(Headline Health) We reported last December that there’s one item commonly served in restaurants that some restaurant managers won’t eat. (They’ll serve it to you, though).
It’s a food that’s typically not washed adequately and is prepared in large processing facilities by unskilled workers before spending days in transit to locations hundreds if not thousands of miles away. And it’s almost always served raw.
These factors make this one food a prime candidate for spreading food-borne -illnesses.
An outbreak first reported a week ago at several Panera Bread locations in New Jersey (ironically, the “Garden State”) has now spread to nearly a dozen states. Details below …
Toss out this one item from your fridge
(Spencer Kent, NJ.com) Health officials have identified romaine lettuce out of Arizona as the culprit in an E. coli outbreak that has sickened 35 people in eleven states, including seven in New Jersey in the last few weeks.
And they are warning everyone to toss out any romaine lettuce they have in the fridge.
PREVIOUSLY ON HEADLINE HEALTH: More Bad News About Lettuce
People “who have bought romaine lettuce — including salads and salad mixes containing romaine lettuce — should not eat it and should throw it away, even if some of it was eaten and no one has gotten sick,” the New Jersey Department of Health said.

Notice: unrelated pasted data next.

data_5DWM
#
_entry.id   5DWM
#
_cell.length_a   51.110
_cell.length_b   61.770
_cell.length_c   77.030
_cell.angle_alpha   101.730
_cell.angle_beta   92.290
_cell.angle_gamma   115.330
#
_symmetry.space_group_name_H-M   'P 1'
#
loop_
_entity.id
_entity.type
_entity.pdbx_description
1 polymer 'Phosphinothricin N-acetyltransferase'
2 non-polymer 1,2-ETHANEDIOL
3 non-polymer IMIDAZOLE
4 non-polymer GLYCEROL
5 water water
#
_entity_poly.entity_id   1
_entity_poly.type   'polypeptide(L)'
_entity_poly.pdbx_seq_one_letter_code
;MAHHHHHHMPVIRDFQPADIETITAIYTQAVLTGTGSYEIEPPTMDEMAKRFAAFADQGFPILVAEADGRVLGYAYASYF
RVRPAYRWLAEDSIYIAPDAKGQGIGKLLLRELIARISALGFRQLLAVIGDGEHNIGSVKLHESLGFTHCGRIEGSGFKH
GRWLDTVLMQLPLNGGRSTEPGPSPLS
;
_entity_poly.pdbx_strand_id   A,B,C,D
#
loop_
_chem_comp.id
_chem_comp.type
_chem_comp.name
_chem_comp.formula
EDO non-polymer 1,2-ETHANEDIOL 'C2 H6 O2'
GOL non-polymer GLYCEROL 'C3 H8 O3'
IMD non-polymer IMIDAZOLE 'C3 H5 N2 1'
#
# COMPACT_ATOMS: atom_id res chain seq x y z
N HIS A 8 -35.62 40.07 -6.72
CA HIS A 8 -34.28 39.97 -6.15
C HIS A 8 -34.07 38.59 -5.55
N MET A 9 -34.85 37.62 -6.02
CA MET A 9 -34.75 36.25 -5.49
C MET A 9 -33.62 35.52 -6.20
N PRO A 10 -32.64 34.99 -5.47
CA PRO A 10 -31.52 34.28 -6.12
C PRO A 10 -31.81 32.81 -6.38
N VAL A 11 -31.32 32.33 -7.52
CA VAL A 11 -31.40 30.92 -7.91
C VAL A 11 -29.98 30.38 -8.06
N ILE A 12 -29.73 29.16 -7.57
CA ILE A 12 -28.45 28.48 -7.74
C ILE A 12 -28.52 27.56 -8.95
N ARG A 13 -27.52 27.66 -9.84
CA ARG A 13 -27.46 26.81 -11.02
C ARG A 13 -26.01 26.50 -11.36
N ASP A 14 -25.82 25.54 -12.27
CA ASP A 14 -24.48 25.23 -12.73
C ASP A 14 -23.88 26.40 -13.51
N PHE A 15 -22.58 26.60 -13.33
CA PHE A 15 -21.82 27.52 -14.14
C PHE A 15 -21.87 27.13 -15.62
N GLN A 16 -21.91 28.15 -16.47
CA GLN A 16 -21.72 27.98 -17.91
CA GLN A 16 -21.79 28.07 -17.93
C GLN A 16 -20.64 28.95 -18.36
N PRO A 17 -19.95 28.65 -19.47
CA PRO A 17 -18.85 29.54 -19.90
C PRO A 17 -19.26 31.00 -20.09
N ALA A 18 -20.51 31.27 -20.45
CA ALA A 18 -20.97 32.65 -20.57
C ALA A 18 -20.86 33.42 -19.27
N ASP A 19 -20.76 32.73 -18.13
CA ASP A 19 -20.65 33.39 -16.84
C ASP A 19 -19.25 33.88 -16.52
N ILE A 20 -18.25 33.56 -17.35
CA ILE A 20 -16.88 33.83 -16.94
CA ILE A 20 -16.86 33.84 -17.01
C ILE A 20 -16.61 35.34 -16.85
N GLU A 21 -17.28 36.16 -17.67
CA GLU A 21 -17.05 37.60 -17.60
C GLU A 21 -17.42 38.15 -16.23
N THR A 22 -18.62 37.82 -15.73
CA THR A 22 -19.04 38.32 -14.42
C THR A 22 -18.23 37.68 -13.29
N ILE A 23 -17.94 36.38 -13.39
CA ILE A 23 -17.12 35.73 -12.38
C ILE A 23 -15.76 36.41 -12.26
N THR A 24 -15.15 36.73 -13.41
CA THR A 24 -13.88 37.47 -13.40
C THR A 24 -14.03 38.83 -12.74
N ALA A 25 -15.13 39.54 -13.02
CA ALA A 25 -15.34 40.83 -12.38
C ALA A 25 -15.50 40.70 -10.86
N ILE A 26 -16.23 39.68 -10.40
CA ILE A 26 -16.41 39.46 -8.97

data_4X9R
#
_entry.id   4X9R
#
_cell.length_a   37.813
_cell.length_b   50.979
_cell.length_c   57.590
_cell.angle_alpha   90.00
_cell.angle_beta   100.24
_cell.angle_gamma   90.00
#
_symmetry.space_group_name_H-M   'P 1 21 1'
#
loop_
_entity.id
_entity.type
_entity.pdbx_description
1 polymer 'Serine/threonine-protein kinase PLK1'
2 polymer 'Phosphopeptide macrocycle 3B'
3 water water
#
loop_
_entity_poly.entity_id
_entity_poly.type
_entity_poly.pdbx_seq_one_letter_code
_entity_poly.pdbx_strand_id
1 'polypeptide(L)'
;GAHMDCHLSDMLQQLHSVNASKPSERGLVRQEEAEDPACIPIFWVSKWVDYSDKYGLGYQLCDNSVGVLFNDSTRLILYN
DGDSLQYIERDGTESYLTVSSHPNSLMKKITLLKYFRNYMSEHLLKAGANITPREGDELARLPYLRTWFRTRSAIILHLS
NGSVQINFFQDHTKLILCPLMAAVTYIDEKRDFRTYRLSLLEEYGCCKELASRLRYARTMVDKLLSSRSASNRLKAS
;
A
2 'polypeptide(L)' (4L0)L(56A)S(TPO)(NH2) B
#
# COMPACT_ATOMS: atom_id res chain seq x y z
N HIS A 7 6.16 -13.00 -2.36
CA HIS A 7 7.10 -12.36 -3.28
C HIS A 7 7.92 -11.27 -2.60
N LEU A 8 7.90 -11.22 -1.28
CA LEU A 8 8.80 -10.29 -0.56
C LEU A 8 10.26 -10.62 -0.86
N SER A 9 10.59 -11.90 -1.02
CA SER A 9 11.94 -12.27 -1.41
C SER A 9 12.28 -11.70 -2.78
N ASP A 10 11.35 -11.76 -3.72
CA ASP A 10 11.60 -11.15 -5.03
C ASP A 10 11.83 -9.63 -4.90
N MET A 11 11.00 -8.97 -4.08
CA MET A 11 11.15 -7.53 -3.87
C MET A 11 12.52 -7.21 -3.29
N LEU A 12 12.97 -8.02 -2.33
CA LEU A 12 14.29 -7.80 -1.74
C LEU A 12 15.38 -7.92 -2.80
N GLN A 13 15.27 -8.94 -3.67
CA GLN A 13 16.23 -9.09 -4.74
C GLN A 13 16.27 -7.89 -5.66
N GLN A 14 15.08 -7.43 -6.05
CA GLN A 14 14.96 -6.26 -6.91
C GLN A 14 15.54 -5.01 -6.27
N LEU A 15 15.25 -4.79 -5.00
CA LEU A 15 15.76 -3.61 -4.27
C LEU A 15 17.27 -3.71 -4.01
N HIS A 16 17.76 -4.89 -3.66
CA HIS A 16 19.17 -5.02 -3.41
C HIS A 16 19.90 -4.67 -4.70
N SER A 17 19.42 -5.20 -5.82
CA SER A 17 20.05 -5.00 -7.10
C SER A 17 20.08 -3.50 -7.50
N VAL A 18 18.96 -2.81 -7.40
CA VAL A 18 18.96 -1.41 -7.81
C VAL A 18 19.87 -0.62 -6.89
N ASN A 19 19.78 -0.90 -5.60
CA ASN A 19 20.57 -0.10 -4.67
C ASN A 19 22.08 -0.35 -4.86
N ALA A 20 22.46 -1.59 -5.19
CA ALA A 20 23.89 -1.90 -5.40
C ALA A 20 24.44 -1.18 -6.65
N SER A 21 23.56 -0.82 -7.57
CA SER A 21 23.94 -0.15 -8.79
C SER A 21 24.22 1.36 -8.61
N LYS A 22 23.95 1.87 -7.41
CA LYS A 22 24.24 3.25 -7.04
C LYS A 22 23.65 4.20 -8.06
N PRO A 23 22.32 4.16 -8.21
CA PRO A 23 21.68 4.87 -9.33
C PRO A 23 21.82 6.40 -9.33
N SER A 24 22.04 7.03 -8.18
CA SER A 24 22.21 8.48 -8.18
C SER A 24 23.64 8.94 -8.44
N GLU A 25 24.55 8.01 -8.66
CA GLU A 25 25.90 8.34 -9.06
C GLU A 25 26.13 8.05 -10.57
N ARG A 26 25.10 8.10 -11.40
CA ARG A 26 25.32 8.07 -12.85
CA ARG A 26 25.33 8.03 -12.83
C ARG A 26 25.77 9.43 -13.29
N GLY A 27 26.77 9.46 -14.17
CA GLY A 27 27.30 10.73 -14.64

And, before purchasing romaine lettuce at a grocery store or at a restaurant, they warn people to make sure it did not come from the Yuma, Arizona, growing region.
However, at this time, “no grower, supplier, distributor, or brand has been identified” as the source, according to the Centers for Disease Control and Prevention.
The state has not named any eatery involved in the outbreak. But officials from Warren County said last week that they were investigating several Panera Bread restaurants.
Earlier this week, the CDC said 17 people nationwide had been infected with a potentially severe strain of E. coli — the Shiga toxin-producing E. coli. The strain can potentially cause people to become dangerously ill.
“Individuals with this infection usually get better within about 5 to 7 days, however some illnesses can be serious or even life-threatening,” said New Jersey Health Commissioner Dr. Shereef Elnahal. “Anyone experiencing symptoms of this illness should see a healthcare provider.”
So far, health officials have confirmed seven cases in four counties in New Jersey — four in Hunterdon County, and one each in Monmouth, Sussex and Somerset counties. Displayed with permission from NJ.com via Repubhub. IMAGE: Mike Baird, CC BY 2.0